“Awayland” by Ramona Ausubel.

Do you smokeDo you drinkHow often do you exerciseDo you support charities that help animalsWith an unexpected bonus would you (adonate to a cause you really believe in(bsave half and spend the rest(ccelebrate with your friends and margaritas?

If you want me to set a trap, I’ll set a trap. A first date picking blueberries in the whitest, cleanest sunlight, tin pails. I’ll bring sandwiches and chilled Chardonnay and tell you that we are already the good people we wanted to become. Maybe you’ll be generous and keep up the conversation all afternoon. Prettykaren98 was generous. Prettykaren98 looked into my eye when we chatted online and laughed at my jokes. But she never answered my messages after our date even though her status was still marked Single.

Dont mention your previous relationship history! Leave your emotional baggage packed and in the closet. You are on the market because you are awesome!

Sorry. Let’s try that again. My actual perfect day? Descending belowground early, full of milk and blood and meat, to forge iron. There is no such thing as day or night in the volcano, and any sense of time comes from watching the metal change shape. From ore to spear. From ore to trident. From ore to thunderbolt. If I am strong that day, the mountains will shake with the strike of my hammer, the heat of my flame.

I can’t ski. I should be better at basketball than I am. I don’t eat vegetables. But my eye is blue, and it’s pale and it’s beautiful.

My vision is good, though not great, but understand this: I will never again visit an ophthalmologist or an optometrist or anyone else who claims to be an expert of my organ. I do not fit in the chair, and I wish I could forget lying on my back on the floor of that darkened room while a small man climbed onto my chest with that sharp point of light. I’m not sorry for what I did to him. Now he can see for himself what it’s like to have one eye.

MORE: Read more SunLit book excerpts

You have almost finished creating a magnetic online-dating profile that will attract more women than you ever thought possible! What else do you want the ladies to knowRemember: be yourself!

I do remember the old feeling sometimes. A maiden washes up on my island, tailed or otherwise. The cave is sweating and there are mineral stalks growing from the ceiling. I have no idea what time it is, ever. All my wrist and ankle shackles are homemade, struck from iron I myself dug from the earth. The maidens were not as beautiful as the stories tell you—their hair was salt-stringy and their faces were pruned. Too long in seawater can unmake any loveliness. Yet I meant to love them. I meant to tend to their wounds. When I pounded the shackles with my hammer, the person I imagined chaining was my father. I imagined slipping the disks around his watery arms. Not to hurt him, but to keep him. But my father never offered himself up on my rocky beach. I’d see his big hand out there sometimes, swilling the surface of the sea, but he never came close. Maybe he was the one who threw the maidens to me, his dear son, his wifeless boy, wanting an heir.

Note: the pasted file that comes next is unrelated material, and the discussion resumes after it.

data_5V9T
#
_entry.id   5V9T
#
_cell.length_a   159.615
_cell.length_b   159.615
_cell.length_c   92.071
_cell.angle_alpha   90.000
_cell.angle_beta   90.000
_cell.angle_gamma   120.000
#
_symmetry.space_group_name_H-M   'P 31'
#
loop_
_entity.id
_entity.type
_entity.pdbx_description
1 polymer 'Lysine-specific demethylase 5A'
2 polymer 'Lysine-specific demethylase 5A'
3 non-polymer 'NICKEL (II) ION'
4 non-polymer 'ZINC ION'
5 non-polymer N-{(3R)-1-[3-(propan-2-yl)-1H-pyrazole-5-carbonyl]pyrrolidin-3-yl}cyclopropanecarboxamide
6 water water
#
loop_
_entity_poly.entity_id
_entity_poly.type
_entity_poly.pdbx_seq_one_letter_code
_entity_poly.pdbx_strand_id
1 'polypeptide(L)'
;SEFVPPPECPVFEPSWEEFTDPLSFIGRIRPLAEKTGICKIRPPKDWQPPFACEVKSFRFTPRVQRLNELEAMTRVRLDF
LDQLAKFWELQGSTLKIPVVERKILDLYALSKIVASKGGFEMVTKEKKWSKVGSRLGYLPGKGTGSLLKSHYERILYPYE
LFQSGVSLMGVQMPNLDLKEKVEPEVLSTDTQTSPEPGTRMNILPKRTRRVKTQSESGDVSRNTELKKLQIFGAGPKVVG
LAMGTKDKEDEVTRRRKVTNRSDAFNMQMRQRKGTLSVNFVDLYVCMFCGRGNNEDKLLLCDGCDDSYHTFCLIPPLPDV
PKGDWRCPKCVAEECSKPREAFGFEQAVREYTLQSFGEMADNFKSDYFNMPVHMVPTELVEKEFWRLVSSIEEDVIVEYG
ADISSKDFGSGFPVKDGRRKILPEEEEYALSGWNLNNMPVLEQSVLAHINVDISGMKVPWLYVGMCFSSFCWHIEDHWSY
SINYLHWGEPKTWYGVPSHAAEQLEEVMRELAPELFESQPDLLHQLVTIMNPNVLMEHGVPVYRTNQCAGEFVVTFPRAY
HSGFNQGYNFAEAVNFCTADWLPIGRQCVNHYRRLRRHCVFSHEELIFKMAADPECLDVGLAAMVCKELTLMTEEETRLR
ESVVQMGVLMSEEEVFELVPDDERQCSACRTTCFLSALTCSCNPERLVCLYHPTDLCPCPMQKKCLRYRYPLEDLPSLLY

I will not shackle your slender wrists to the cold walls or gnaw your nails down to the quick with my remaining teeth. I will not leave you hungry while I eat a roast goat at your feet. I’ve dealt with those issues. Imagine the inverse: I have the softest mattress in the world, made of the combed fur of fawns; choose me and you’ll be choosing warm oil on your hands and cold water in your glass, meat on your plate from a lamb that suckled on my pinkie when it was first born.

If I came to your house tonight, where would I find you? The living room? The kitchen? Waiting at the door? I’ll call you Aphrodite and smell the sea in your hair and shuck oysters for you from the depths. I’ll tell you that I’ve never seen a real goddess until now. Come with me and be adored, deep below the earth. While you sleep, I will strike a huge sheet of metal until the shape of your body comes into relief. You never have to take me to meet your friends; you never have to take me anywhere. You never even have to see me in the light.

Your grandmother will tell you that all the good men are gone, but then here I am, and I’m ready for you. 

— Buy “Awayland” at BookBar

— Interview: “Awayland” author Ramona Ausubel